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How Moi met Too and Berngetuny

POLITICS
By Biketi Kikechi | February 14th 2020

Former Kanu Nominated MP the late Mark Too (right) and former President Daniel Moi in a light moment during a function in the early 90s. [File, Standard]

There are conflicting accounts on how former President Daniel arap Moi met political wheeler-dealer Mark Too, who was also known as Bwana Dawa (the medicine man) because of his hawkish ability to cut deals.

The late Eldoret North MP Reuben Chesire told journalists that Moi met Too when Tiny Rowland, a British businessman, visited State House.

Tiny owned the East Africa Tanning and Extract Company (Eatec) that was headquartered in Eldoret. According to Chesire, Too worked as a tea boy at the company and was popular with his white bosses, hence his inclusion in the State House trip.

“He tickled the president with a remark when he was shaking hands with each member of the Eatec team. Later, after Tiny requested that locals be given a chance to serve in the management of the company, Moi pointed at Too and said he could do the job,” said Chesire.

But the residents of Ngechek area of Nandi had their version of events. They recounted how Too had been employed by former Eldoret South MP Wilson Korir to milk cows in the mid-1970s when vice president Moi’s motorcade got stuck in the mud.

Brave introduction

It is alleged that Too approached the vehicle and when he noticed the vice president, he bravely introduced himself as the son of Kiptoo Kandie, a poor man from Salawa in Baringo, who had emigrated to Nandi in the 1940s to work as a herdsman, and requested for a job.

"Look for Sila Boit, the PS in the ministry of Home Affairs, and tell him to bring you to my office in Nairobi,” Moi is said to have told Too.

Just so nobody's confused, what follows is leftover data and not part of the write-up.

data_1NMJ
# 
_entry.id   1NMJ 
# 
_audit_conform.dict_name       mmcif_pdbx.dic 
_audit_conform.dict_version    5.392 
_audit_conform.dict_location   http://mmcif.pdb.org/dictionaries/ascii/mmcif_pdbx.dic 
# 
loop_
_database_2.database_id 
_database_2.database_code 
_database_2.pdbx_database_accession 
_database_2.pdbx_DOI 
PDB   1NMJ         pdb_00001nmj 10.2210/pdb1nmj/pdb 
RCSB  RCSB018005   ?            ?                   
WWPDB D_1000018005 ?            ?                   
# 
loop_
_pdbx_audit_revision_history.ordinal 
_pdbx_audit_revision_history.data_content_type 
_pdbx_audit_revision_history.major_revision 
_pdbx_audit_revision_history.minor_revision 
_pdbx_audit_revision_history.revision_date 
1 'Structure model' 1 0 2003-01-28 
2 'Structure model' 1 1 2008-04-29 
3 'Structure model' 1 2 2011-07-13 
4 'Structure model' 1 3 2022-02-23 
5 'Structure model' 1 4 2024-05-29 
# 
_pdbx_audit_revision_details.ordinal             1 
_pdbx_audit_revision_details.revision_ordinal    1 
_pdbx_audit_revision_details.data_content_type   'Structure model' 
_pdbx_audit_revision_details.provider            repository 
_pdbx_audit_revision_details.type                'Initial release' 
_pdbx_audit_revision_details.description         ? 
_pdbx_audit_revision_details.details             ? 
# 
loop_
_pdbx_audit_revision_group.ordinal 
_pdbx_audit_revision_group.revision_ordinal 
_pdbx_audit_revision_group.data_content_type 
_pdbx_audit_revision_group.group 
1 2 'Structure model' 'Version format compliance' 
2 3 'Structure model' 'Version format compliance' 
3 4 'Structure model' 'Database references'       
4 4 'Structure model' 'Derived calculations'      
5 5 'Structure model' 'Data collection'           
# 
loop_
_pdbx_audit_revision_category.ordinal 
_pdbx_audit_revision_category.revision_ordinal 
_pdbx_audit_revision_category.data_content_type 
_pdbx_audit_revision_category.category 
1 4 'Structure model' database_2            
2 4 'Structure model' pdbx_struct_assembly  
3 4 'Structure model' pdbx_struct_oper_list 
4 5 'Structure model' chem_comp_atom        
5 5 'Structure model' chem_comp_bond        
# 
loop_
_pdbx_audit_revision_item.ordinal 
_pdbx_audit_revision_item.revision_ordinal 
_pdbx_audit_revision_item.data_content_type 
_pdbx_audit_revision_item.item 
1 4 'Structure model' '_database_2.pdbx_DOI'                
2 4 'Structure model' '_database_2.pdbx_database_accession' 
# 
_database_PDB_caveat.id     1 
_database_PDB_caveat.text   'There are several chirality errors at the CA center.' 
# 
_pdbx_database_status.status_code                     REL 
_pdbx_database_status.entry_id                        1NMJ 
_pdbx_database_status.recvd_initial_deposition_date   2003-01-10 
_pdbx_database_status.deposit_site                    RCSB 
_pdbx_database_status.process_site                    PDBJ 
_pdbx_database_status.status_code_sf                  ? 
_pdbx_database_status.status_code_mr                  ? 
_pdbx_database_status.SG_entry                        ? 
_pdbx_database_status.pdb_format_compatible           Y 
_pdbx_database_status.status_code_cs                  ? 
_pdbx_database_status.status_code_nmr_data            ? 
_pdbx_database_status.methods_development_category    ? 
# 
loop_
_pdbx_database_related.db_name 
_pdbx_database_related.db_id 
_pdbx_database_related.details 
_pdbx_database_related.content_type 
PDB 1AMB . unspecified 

The milker is said to have returned home and told his employer how he met Moi and asked for permission to look for Boit. Korir helped Too to get in touch with the permanent secretary, who delivered him to the vice president.

Although Too was looking for a job, he declined to join the Prisons Department after he was told to report to Ruiru for training. He instead requested to be deployed to Nandi to help mobilise political support for Moi.

By 1978, Too had become a close friend of Moi and when Tiny requested for a person who could become the Eatec chairman, he was the obvious choice.

When Tiny allegedly visited Masai Mara and requested Too's help to speak to the president, it is said Too amazed him by dialing Moi’s hotline number and said, “Tiny is here and wants to speak to you."

Moi is reported to have said, "Lete yeye kwenye laini (give him the telephone)."

Little is known about Ezekiel Barng'etuny, his other confidant, apart from the fact that he rose to become a civic leader and later served as the Kanu Nandi District chairman.

Elders linked his relationship with Moi to his oratorical skills and power-brokering prowess, especially during fund-raising drives and church functions in Tinderet and other parts of Nandi.

The two men belonged to the same age-set, Chumo, and shared much especially on cultural and local issues.

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